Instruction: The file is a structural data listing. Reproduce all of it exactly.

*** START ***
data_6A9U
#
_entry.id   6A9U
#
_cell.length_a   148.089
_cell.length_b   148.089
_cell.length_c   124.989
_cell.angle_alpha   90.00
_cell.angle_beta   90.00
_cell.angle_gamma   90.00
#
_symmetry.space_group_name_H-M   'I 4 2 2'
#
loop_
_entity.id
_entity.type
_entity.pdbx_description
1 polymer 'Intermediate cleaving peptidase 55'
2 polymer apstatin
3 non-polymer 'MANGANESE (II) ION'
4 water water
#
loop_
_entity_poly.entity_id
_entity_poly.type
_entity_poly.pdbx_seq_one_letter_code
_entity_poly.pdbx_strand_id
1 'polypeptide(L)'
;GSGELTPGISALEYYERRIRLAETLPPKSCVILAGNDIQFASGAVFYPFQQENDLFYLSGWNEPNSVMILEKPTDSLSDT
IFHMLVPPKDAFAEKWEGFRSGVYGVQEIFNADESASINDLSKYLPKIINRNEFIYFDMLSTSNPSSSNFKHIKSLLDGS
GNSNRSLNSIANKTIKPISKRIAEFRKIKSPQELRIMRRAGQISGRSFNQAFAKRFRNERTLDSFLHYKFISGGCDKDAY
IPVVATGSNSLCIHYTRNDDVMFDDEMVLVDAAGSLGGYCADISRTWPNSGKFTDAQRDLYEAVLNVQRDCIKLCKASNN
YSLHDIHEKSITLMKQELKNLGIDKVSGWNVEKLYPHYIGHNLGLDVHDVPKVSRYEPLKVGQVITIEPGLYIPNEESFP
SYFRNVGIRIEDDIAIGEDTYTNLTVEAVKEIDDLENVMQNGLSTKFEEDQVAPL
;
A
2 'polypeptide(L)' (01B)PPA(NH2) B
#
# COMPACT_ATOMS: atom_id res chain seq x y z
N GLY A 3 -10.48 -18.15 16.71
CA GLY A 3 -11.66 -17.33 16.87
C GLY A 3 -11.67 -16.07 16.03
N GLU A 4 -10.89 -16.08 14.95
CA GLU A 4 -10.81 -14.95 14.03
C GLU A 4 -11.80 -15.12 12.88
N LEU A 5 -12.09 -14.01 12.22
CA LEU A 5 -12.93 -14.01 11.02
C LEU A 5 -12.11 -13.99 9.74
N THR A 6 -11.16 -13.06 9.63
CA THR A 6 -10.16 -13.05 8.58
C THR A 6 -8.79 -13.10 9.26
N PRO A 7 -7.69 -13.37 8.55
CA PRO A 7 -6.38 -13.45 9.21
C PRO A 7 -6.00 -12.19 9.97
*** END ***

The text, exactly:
data_6A9U
#
_entry.id   6A9U
#
_cell.length_a   148.089
_cell.length_b   148.089
_cell.length_c   124.989
_cell.angle_alpha   90.00
_cell.angle_beta   90.00
_cell.angle_gamma   90.00
#
_symmetry.space_group_name_H-M   'I 4 2 2'
#
loop_
_entity.id
_entity.type
_entity.pdbx_description
1 polymer 'Intermediate cleaving peptidase 55'
2 polymer apstatin
3 non-polymer 'MANGANESE (II) ION'
4 water water
#
loop_
_entity_poly.entity_id
_entity_poly.type
_entity_poly.pdbx_seq_one_letter_code
_entity_poly.pdbx_strand_id
1 'polypeptide(L)'
;GSGELTPGISALEYYERRIRLAETLPPKSCVILAGNDIQFASGAVFYPFQQENDLFYLSGWNEPNSVMILEKPTDSLSDT
IFHMLVPPKDAFAEKWEGFRSGVYGVQEIFNADESASINDLSKYLPKIINRNEFIYFDMLSTSNPSSSNFKHIKSLLDGS
GNSNRSLNSIANKTIKPISKRIAEFRKIKSPQELRIMRRAGQISGRSFNQAFAKRFRNERTLDSFLHYKFISGGCDKDAY
IPVVATGSNSLCIHYTRNDDVMFDDEMVLVDAAGSLGGYCADISRTWPNSGKFTDAQRDLYEAVLNVQRDCIKLCKASNN
YSLHDIHEKSITLMKQELKNLGIDKVSGWNVEKLYPHYIGHNLGLDVHDVPKVSRYEPLKVGQVITIEPGLYIPNEESFP
SYFRNVGIRIEDDIAIGEDTYTNLTVEAVKEIDDLENVMQNGLSTKFEEDQVAPL
;
A
2 'polypeptide(L)' (01B)PPA(NH2) B
#
# COMPACT_ATOMS: atom_id res chain seq x y z
N GLY A 3 -10.48 -18.15 16.71
CA GLY A 3 -11.66 -17.33 16.87
C GLY A 3 -11.67 -16.07 16.03
N GLU A 4 -10.89 -16.08 14.95
CA GLU A 4 -10.81 -14.95 14.03
C GLU A 4 -11.80 -15.12 12.88
N LEU A 5 -12.09 -14.01 12.22
CA LEU A 5 -12.93 -14.01 11.02
C LEU A 5 -12.11 -13.99 9.74
N THR A 6 -11.16 -13.06 9.63
CA THR A 6 -10.16 -13.05 8.58
C THR A 6 -8.79 -13.10 9.26
N PRO A 7 -7.69 -13.37 8.55
CA PRO A 7 -6.38 -13.45 9.21
C PRO A 7 -6.00 -12.19 9.97